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Restaurant Review – Blacklock City

As we approach the middle of 2017, the list of objects attainable with change from just one polymer fiver is slimmer than ever. A bottle of supermarket brand Prosecco, or a day’s bus pass might return a mere handful of shrapnel. That same note will be enough to pay for an average of just 4.27 litres of petrol. If you’re very lucky, that same plastic portrait of Sir Winton Churchill might even stretch to cover a pint of Continental lager in a Central London chain pub.

Amazingly, £5 will cover a cocktail at Blacklock – a chop restaurant with a shiny new venue having just opened within the city, off Fenchurch Street. The list includes the likes of an Old Fashioned, ‘Pink Lady’, or ‘Grandma’s Spiked Lemonade’, all for less than a pint of Guinness in my local pub. It seems very much as though the bar plays an important role at Blacklock, yet alcohol isn’t a necessary aid to enjoy the food served.

In the shadow of the ‘Walkie Talkie’ building that looms over us, threatening to melt cars, Blacklock is dimly lit with décor that’s simple, yet suitably stylish. Beginning with a drink at the bar, a ‘Beefy Mary’ is a contemporary take on the hangover-curing classic, using beef jus as a means of exciting the palate and inspiring a strong appetite. Teamed with the tomato juice and a powerful blend of spices, the drink somehow tastes of an adulterated smoothie of roast beef Monster Munch. The ‘Spring Negroni’, on the other hand, isn’t too far from the classic bitter aperitif. Here, however, Campari is substituted for a dash of Italian bitters which, if anything, bring sweetness to the drink.

At the table, more drinks are available with wine on tap – all of which are available in measures from 125ml to one litre. On the menu, the main draw here is the chops (cooked over charcoal, aided by hot antique irons) though a few other cuts are available, namely lamb rump and beef rump cap. Perhaps unsurprisingly, the menu doesn’t prepossess one vegetarian dish – even the potato or vegetable-based side dishes have a peculiar whiff of death. In addition to the strong focus on meat, it’s the value at Blacklock that’s most extraordinary. An ‘All In’ option is available at £20 per-person. This includes a selection of ‘skinny’ chops, three ‘pre chop bites’, charred flatbread and one side each.

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Feeling gluttonous, we opt go ‘all in’ and order an additional starter. Pig’s head on toast vaunts an insalubrious heap of slow-cooked meat from the animal’s head (ears, skin, cheeks, etc.) and is topped with fistfuls of fresh red chilli. While the chilli cuts through the richness of the meat, it’s unwelcome alongside the gravy that we’re given the chance to pour ourselves. Scraping as many chillies aside as possible, the gravy-drenched dish is like a deliciously hoggish French dip. What’s more, the gravy is so rich with meat juice it’s impossible to resist scratching the dregs from the bottom of the jug with the fork: Bisto, this is not.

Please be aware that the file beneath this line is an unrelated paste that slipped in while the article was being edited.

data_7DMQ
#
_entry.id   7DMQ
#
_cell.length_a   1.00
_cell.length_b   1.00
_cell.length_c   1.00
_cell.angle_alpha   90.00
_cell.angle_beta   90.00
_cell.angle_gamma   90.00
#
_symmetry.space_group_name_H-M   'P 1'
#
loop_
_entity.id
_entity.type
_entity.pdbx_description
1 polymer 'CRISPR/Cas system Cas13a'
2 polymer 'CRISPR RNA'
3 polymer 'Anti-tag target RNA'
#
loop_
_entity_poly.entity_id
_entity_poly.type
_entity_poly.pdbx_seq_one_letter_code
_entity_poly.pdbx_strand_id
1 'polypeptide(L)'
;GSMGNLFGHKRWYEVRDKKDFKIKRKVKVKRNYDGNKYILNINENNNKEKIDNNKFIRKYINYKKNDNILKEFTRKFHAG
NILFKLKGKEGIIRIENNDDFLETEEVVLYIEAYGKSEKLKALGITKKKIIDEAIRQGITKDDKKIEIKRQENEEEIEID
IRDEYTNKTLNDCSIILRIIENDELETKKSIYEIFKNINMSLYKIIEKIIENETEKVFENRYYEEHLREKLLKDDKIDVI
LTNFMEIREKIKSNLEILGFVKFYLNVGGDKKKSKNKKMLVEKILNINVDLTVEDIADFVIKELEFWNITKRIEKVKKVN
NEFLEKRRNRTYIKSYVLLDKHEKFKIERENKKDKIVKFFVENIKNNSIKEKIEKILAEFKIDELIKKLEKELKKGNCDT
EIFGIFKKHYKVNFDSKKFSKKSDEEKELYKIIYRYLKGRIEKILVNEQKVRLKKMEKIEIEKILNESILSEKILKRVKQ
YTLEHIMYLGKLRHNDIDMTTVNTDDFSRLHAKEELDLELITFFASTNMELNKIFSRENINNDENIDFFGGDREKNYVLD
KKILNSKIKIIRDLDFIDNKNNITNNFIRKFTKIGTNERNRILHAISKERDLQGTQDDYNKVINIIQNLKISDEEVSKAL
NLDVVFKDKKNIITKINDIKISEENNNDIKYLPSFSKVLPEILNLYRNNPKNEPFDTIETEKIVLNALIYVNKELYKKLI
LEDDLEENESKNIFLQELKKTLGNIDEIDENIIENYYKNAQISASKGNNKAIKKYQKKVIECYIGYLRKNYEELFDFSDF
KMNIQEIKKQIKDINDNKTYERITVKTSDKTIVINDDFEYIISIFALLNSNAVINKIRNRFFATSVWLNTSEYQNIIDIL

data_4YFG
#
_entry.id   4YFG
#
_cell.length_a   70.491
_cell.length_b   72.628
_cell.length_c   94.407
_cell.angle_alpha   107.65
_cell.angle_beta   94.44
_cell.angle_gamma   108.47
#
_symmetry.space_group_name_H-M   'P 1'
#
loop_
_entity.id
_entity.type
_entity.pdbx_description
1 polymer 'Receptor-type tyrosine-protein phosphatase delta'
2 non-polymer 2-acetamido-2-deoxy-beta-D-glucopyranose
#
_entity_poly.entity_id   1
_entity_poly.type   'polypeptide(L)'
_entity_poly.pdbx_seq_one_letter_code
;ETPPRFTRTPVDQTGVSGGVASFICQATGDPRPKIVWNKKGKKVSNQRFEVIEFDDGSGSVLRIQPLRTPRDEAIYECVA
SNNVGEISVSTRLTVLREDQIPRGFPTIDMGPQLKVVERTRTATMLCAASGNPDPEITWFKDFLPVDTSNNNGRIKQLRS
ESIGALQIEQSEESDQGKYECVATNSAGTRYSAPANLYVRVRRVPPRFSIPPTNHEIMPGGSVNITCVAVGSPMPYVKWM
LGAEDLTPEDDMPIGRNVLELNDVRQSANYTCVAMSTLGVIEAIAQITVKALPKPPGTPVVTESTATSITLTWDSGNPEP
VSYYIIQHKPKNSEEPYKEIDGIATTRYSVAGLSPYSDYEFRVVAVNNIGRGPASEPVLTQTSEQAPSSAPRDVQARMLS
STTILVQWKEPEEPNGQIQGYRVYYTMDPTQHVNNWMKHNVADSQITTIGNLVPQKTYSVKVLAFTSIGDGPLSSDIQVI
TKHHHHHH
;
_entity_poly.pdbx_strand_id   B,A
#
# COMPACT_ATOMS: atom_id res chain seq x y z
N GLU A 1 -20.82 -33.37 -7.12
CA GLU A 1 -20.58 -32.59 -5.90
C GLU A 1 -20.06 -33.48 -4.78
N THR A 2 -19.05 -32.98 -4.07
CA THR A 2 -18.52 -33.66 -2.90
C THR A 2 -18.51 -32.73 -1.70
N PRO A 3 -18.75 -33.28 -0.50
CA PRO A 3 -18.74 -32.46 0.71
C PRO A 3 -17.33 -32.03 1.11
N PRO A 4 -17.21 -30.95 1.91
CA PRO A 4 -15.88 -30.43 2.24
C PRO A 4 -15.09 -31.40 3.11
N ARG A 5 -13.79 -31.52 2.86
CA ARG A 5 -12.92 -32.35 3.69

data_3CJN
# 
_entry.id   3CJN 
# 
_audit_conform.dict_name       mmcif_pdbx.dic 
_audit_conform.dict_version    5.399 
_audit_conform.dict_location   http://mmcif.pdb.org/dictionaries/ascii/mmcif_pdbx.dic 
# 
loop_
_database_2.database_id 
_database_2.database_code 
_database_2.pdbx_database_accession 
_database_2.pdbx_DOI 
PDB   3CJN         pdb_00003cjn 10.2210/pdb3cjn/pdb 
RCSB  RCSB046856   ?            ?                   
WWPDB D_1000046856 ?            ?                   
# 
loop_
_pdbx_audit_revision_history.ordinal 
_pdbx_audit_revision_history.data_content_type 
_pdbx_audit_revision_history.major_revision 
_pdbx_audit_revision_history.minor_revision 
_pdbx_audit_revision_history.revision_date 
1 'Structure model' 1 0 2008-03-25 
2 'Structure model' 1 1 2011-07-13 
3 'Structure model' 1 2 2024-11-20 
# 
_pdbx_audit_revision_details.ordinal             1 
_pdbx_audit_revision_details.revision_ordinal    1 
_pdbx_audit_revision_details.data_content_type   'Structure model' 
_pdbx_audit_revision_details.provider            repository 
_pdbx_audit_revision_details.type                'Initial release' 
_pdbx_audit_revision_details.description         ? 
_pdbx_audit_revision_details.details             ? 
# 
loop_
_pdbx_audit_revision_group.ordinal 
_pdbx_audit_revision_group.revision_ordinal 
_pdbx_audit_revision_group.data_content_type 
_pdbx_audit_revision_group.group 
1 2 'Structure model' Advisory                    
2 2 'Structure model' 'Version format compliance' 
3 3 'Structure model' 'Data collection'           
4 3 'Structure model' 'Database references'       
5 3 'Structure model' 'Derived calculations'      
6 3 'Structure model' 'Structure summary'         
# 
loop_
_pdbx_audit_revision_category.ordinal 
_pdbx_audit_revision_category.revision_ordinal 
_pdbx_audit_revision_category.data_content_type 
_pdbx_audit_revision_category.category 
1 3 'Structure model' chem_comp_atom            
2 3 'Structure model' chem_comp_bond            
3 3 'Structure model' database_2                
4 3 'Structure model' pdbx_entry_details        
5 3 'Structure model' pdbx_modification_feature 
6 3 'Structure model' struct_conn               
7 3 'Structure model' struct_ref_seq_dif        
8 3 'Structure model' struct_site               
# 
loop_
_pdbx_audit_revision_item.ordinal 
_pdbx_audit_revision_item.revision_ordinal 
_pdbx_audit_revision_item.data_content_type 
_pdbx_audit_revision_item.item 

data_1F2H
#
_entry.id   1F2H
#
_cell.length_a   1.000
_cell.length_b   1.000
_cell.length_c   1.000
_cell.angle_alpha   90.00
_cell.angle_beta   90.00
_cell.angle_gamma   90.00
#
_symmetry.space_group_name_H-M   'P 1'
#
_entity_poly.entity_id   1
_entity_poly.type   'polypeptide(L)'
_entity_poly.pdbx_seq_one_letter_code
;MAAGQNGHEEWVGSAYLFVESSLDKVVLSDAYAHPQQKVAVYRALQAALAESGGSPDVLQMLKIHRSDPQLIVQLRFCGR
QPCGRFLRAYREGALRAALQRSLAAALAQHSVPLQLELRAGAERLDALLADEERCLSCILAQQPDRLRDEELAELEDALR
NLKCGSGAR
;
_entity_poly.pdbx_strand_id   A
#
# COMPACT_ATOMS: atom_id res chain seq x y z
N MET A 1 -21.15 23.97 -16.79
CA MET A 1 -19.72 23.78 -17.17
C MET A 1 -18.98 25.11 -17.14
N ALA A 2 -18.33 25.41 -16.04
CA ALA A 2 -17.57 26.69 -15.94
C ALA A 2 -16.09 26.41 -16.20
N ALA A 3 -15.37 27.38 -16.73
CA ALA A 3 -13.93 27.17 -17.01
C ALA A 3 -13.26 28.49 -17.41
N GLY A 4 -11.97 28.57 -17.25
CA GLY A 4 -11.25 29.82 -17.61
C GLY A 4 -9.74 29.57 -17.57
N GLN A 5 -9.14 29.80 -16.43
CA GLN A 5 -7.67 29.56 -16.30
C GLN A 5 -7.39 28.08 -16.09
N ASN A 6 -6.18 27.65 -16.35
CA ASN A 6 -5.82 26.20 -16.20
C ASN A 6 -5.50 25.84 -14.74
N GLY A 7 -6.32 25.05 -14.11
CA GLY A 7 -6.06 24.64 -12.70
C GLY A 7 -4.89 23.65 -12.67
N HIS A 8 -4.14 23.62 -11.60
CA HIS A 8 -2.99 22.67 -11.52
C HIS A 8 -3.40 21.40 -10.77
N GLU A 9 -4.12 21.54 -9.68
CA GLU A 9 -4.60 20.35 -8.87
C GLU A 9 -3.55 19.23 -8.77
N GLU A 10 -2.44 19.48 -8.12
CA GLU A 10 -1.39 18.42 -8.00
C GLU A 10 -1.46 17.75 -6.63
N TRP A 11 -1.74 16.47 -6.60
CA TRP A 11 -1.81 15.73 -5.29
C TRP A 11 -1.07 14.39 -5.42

As for the ‘pre chop bites’, they’re fine yet discordantly dainty with the rest of the food served. A thin cracker of stilton and pickle has depth of flavour that compensates for what it lacks in size; chicken and horseradish has an overabundance of tarragon and the pore-clearing heat from horseradish is practically absent. The anchovy and egg mayonnaise cracker is less atrocious than it might sound, yet still tastes like something we’re made to eat as children, against our better judgement.

Far better are the chops. The serving dish piled with meat demands for sleeves to be rolled and for the bones to be taken in hand to gnaw every last scrap of flesh. They’re just that good. Skinny veal cutlets are black on the outside but virtually blue inside, as are the lamb T-bone chops. Two hefty pork chops look like tools that would be used to bring a large tree to the ground, but they’re somewhat dry. Two belly strips, however, are perfectly crisp with layers of fat rendered just enough, without being compromised. The belly strips are so good, in fact, that I snarf both with the visceral enthusiasm of a man who’s just discovered fire, before my friend even has a chance to taste. If you’ve saved space (unlikely), the ciabatta bread is by now soaked with meat juices and is inevitably delectable.

Sides of triple-cooked chips are adequate, yet easily overlooked by a bowl of ash-roasted beetroot, cut into chunks and served skin-on. The beets’ sweet, earthy notes are joined by an almost overbearing smokiness yet a sprinkling of freshly-grated horseradish takes over and brings restores harmony. To finish, just two desserts are available. Bread and butter pudding delivers an abundance of childhood nostalgia, yet spikes the pudding with a glug of warming bourbon. The white chocolate cheesecake, however, is the most pleasing dessert by far. Served table-side with a spoon large enough to excavate dinosaurs, the cheesecake is light with bantam sweetness from the white chocolate, finished with poached rhubarb that’s enough to improve just about every sweet dish on the menu across London at the moment. Very good examples of a classic Negroni or Old Fashioned are also available with dessert, served from a trolley and impossible to resist at £5 each.

Together with a list of playful, often innovative cocktails, casual service and meat that’s unfussy and properly cooked – it’s the astounding value that’s most gratifying with dinner at Blacklock. Book a table now, while you can still get in, and if you end up leaving without feeling uncomfortably full – you’re just not doing it right.

Blacklock City can be found at 13 Philpot Lane, London, EC3M 8AA.

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